"Without any rules - kicking crotches and poking eyes are allowed … I have to beat two to three challengers a night to win. … I'm not afraid of losing," he wrote.

Xu could not have expected that his fight with Lei Lei could get him so far. In one of his Weibo posts, he said he did not expect the battle with Lei Lei to be viewed by so many people.

As he revealed, the fight with Lei Lei was largely due to a personal grudge, even though he had frequently railed against false tai chi masters in his Weibo posts. Now, through the 10 seconds Xu is getting everything he wants.

After beating Lei Lei, he quickly grasped the opportunity, and his new found fame and heated discussions gave him confidence to start his campaign of "cracking down on wushu swindlers."

The popularity can easily be cashed. When a live broadcast platform offered 500,000 yuan to cooperate with Xu, he snorted that "It is too little. I'm worth millions now."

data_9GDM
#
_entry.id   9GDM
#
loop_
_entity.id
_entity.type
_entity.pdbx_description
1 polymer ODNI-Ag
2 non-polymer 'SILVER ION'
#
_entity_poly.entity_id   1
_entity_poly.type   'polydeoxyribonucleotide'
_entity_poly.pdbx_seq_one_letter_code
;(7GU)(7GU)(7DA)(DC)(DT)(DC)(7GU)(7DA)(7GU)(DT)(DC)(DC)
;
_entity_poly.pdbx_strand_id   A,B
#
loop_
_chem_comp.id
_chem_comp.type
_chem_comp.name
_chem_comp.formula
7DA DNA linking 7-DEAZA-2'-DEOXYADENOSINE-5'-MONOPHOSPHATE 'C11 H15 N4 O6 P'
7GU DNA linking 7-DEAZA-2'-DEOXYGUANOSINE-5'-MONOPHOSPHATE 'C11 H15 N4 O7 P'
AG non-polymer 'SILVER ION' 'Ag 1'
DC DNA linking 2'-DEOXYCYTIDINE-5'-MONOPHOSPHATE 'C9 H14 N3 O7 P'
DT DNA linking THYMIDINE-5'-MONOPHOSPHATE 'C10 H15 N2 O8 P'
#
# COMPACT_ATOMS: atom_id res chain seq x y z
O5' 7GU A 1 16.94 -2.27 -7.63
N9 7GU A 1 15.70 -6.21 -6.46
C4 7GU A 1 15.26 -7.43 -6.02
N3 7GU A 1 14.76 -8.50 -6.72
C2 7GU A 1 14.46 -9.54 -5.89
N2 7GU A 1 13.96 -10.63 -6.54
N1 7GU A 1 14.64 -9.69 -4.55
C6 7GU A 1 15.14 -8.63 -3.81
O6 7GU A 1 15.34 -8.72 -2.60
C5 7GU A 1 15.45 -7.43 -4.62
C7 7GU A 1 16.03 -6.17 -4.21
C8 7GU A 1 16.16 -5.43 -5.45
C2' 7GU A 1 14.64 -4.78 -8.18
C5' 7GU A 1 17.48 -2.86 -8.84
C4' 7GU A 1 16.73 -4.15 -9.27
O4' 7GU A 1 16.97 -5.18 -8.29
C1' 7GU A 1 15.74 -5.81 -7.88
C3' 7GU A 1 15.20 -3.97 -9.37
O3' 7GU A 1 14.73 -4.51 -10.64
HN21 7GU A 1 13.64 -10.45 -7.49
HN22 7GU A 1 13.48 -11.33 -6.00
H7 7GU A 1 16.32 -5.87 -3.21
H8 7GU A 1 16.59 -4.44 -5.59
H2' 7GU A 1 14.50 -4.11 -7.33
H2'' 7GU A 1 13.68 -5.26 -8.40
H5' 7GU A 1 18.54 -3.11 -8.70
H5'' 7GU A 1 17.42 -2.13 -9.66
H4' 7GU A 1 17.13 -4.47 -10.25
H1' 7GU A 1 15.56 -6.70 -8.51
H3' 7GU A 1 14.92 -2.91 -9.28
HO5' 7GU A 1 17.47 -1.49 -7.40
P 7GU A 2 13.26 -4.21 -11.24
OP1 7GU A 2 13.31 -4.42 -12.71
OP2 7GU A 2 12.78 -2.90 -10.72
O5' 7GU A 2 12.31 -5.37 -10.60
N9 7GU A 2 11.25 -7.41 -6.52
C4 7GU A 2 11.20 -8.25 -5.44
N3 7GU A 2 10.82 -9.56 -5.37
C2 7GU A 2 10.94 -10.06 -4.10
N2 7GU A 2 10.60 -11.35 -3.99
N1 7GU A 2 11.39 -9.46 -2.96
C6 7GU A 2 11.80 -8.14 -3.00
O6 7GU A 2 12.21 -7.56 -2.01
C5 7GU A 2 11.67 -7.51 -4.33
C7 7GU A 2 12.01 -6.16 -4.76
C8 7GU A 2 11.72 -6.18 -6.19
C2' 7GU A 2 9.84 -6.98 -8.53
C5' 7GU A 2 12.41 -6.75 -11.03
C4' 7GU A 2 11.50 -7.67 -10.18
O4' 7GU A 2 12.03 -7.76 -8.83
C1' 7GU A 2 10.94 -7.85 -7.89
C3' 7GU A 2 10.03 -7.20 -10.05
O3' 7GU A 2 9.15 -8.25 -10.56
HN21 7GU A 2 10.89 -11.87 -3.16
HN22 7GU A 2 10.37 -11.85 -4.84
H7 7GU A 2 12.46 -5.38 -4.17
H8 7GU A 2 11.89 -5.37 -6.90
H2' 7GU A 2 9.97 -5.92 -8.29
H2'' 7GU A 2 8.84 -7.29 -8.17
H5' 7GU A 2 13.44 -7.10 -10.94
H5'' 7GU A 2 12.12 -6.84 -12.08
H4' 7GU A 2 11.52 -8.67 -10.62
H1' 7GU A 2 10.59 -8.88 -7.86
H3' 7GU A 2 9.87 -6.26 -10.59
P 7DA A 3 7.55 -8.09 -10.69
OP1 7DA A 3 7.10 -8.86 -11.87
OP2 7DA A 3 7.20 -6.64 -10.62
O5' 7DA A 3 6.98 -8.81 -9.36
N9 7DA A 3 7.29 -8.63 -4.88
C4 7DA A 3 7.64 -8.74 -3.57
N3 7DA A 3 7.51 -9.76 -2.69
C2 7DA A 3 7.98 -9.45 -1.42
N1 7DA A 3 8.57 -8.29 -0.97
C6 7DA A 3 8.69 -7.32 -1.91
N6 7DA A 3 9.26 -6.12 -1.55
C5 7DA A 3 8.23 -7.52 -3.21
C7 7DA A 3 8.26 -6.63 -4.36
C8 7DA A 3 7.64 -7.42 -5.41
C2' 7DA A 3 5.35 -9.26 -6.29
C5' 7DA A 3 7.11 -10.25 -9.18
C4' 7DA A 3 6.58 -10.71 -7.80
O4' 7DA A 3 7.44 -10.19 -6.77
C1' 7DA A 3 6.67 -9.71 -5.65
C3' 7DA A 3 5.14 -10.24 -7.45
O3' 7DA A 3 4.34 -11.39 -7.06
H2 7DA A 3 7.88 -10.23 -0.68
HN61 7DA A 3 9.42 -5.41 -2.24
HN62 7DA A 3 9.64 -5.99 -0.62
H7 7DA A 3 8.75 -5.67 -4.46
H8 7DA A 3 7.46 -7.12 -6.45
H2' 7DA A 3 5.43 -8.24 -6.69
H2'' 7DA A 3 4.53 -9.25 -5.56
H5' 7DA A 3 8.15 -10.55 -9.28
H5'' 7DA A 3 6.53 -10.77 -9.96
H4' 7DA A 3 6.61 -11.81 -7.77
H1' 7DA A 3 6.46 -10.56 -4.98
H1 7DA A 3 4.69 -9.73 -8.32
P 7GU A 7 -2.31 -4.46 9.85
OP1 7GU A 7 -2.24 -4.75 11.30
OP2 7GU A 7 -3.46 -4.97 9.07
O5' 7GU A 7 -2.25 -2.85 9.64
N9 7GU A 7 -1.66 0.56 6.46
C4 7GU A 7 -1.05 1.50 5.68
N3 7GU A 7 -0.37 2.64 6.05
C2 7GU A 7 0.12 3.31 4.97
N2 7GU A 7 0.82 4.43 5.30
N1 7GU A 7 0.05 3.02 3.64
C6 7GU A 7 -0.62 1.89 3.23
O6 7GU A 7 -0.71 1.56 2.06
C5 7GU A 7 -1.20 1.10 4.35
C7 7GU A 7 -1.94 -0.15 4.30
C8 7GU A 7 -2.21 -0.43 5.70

His easy victory against the tai chi master astonished numerous netizens, particularly those who have built an image in their minds of the miraculous powers wielded by tai chi masters through novels and movies. On the other hand, he is obviously doing something many people want to see: His fans on Weibo grew by tens of thousands after the brutal broadcast.

Five years ago, CCTV revealed that the miraculous kung fu feats of one tai chi master, Yan Fang, was actually fake. In real life, it is not rare to see people using the name of wushu to swindle money.

Xu said only 1 percent of traditional martial arts is authentic and 99 percent is false, and there is "bragging and cheating."